The Emerging Research Field of Experimentation for Circular Business Model Innovation

Nancy Bocken, Ilka Weissbrod, Maria Antikainen

    Research output: Chapter in Book/Report/Conference proceedingConference article in proceedingsScientificpeer-review


    The circular economy (CE) focuses on slowing, closing and narrowing of resource loops (Bocken et al., 2016; Geissdoerfer et al., 2017), and, despite high academic interest, this emerging concept is in need for action and validation (Blomsma & Brennan, 2017). Large established businesses such as Philips and Dell are vocal about the potential of circular business models to save natural resources, while becoming more competitive (World Economic Forum, 2018). At the same time, the implementation of the CE concept in large businesses is slow (Ritala et al., 2018) and the outcomes of innovating business models to serve the CE concept are uncertain (Linder & Williander, 2017). Experimentation can test novel circular business models in a flexible and efficient way, thus closing the ‘idea-action gap’ by focusing on testing options in practice. The need for business model experimentation coupled with differing, yet potentially compatible perspectives on the concept, calls for conceptual clarity in this emerging research agenda. Hence, this study explores the role of business model experimentation and its opportunities for accelerating and facilitating the implementation of the circular economy approach in company business models. While researchers in different fields started to investigate the role of business model experiments, also in relation to sustainability (e.g., Chesbrough, 2012; Huijben & Verbong, 2013), the concept of “circular business model experimentation” is still unrefined. The following research question is addressed: What is business model experimentation in a circular economy context?The review followed the suggestions of Fink (2020) and Tranfield et al. (2003) and started with a systematic database search. Web of Science, Scopus and Google Scholar databases were selected to review literature written in English. The following search string was used to systematically review article titles, abstracts and keywords: ‘business model*’ AND ‘experiment* AND ‘circular economy’. The search was constrained to management, engineering and social sciences. The abstracts were examined to identify the initial literature sample. In the second step of the systematic database search, inclusion and exclusion criteria were applied prior to extracting the information provided in the literature sample on the types, roles and process of circular business model experimentation. Only peer-reviewed journal papers were included. As the first search step only generated a limited number of results, the search string ‘business model*’ AND ‘experiment* AND ‘sustainability’ was used as second step to generate further insight. The rationale behind this is that the circular economy field may be regarded as a ‘subset’ of the broader sustainability concept (Geissdoerfer et al., 2017), so that the broader sustainability search string would generate additional results. The same inclusion and exclusion criteria as in the first step were applied to the second search step. This review method allowed us to generate a clear understanding of the emerging landscape of “circular business model experimentation”. The findings of this review include an overview of an emerging landscape of “circular business model experimentation” research and a proposed research agenda. Furthermore, this research offers novel insights into the nature of circular business model experimentation and tools, methods and approaches. The contributions to research are fourfold. First, the emerging landscape of circular business model experimentation is developed for this paper. Second, the 3principles underpinning the concept of circular business model experimentation are developed. Related to this, the need for deeper analysis within disciplines, but also transdisciplinary research on circular business model experimentation, was identified. Third, a range of distinct tools, methods, and approaches was uncovered. Many of these build on or directly use familiar frameworks from business model innovation literature. Others position experimentation in transitions literature, or as a research method, or describe circular business model experimentation as an inherently new approach. Fourth, and finally, we suggest a research agenda, with the key recommendation that consumption and production related experimentation must be linked. This aligns with the values-based view on the sustainable business model concept. This bridges production and consumption, by describing what value is proposed and to whom, how it is created and delivered, and how money is made and other forms of value are created to stakeholders.Other future research may focus on how to best conduct experimentation and which parameters would be desirable for this – points on which there is no agreement yet in the reviewed articles. This research agenda point ties in with the discussion on quantitative versus qualitative data and how both types of data can be used in a business experimentation setting. Furthermore, the intersections with other disciplines such as design, transitions research, and further afield areas like biology used for ecosystems perspectives and the broader concept of Industrial Ecology, form a rich source for further tool and method development. Finally, for practitioners, this work has sought to shed light on the adopted tools and methods in the business context, including how practitioners could try experimentation as a method in their business model development. Yet, there is still ample opportunity to investigate which tools are best suited for which organizational context, but also how to address the difficult question of how to embed the circular economy concept effectively in the business model and measure the impact of this implementation strongly echoing the empirical findings of Weissbrod & Bocken (2017).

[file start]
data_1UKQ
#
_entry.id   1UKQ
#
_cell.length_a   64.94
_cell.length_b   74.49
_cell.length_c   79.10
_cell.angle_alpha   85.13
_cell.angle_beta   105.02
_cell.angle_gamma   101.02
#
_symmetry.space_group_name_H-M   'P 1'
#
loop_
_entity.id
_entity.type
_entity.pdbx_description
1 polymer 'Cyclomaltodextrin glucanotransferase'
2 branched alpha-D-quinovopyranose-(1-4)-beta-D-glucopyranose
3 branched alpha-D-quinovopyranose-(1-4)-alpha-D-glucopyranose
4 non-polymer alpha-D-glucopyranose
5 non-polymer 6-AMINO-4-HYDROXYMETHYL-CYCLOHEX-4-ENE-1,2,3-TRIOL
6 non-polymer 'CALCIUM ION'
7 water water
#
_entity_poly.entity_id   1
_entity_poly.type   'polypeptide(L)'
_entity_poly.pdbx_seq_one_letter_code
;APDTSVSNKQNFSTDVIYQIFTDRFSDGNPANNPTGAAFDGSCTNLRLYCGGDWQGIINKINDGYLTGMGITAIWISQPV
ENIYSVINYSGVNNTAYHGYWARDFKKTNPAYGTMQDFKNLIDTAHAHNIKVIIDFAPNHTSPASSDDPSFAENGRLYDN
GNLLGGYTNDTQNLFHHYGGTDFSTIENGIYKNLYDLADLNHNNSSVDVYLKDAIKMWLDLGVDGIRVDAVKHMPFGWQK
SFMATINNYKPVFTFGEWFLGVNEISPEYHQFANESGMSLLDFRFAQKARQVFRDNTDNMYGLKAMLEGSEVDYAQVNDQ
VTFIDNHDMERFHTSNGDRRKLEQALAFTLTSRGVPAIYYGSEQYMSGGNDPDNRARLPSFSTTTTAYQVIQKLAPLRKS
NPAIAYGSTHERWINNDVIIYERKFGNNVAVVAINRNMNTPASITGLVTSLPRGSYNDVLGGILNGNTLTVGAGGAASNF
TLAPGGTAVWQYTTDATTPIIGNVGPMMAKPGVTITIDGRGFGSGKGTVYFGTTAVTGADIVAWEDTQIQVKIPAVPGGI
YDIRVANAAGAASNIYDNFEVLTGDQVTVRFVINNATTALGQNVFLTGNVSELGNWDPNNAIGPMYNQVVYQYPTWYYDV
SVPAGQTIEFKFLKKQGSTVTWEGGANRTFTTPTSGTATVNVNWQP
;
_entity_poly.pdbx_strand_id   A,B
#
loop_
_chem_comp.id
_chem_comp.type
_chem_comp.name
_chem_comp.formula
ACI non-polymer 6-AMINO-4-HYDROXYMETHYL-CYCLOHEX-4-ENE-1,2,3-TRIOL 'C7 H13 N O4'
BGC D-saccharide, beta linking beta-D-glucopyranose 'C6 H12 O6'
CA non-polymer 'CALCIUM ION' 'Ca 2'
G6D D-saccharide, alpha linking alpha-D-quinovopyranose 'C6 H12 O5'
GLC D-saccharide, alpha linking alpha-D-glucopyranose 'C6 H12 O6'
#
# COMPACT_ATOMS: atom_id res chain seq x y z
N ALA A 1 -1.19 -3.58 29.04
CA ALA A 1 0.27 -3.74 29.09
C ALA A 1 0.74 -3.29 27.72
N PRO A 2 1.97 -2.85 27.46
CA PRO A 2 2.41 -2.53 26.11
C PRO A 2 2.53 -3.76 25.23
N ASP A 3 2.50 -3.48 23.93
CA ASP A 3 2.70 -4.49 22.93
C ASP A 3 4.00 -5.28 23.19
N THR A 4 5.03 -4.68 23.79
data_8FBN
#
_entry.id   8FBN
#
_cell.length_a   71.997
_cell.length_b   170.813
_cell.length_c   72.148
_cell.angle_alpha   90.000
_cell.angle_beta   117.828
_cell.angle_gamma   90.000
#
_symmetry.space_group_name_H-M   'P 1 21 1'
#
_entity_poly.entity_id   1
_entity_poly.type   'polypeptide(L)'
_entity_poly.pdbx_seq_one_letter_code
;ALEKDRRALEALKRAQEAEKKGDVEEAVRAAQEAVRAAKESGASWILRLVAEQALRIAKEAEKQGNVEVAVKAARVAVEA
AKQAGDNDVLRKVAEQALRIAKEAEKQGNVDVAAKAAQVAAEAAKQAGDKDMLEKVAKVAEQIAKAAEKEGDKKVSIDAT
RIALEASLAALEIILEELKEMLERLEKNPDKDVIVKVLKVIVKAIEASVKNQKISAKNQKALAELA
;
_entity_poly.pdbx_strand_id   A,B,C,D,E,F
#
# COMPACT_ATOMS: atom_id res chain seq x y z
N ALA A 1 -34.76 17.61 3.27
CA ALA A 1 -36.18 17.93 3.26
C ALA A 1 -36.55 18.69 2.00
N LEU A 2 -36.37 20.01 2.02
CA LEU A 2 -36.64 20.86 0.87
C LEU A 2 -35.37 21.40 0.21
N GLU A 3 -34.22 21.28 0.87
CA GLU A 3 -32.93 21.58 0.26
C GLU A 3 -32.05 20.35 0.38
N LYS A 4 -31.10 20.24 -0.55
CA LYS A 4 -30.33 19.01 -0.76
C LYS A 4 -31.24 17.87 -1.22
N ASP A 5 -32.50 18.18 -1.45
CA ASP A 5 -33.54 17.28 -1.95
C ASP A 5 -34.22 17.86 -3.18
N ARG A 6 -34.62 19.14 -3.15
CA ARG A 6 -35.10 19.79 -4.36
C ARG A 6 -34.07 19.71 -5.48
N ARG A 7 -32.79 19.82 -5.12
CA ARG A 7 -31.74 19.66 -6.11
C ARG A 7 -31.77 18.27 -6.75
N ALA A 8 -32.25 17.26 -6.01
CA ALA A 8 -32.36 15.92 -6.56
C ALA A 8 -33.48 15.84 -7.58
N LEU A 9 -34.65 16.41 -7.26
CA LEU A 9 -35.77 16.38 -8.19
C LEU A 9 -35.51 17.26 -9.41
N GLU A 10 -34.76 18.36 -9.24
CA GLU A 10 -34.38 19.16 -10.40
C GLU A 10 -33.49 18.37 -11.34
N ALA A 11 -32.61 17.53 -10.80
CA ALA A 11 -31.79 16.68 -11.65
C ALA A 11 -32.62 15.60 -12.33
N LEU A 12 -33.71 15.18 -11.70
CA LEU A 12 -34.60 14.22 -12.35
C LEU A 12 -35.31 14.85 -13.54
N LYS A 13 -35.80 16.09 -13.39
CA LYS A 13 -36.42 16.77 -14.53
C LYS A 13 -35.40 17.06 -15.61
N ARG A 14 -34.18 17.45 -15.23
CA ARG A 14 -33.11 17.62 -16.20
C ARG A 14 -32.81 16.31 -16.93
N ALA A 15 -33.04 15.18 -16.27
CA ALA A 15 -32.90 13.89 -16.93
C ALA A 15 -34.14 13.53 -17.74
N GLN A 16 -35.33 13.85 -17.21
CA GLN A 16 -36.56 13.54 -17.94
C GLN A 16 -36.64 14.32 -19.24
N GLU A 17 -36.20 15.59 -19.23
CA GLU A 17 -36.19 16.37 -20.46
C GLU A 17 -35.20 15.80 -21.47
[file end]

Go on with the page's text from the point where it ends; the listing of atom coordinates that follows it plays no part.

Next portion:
Original languageEnglish
    Title of host publicationProceedings 5th International Online Conference on New Business Models
    EditorsJan Jonker, Niels Faber
    Publication statusPublished - 16 Jun 2020
    MoE publication typeA4 Article in a conference publication
    Event5th international online conference on New Business Models: Sustainable. Circular. Inclusive. - online event
    Duration: 1 Jul 20202 Jul 2020


    Conference5th international online conference on New Business Models


    • circular business model
    • circular business model innovation
    • circular business model experiment
    • sustainable business model
    • sustainable business model experiment
    • literature review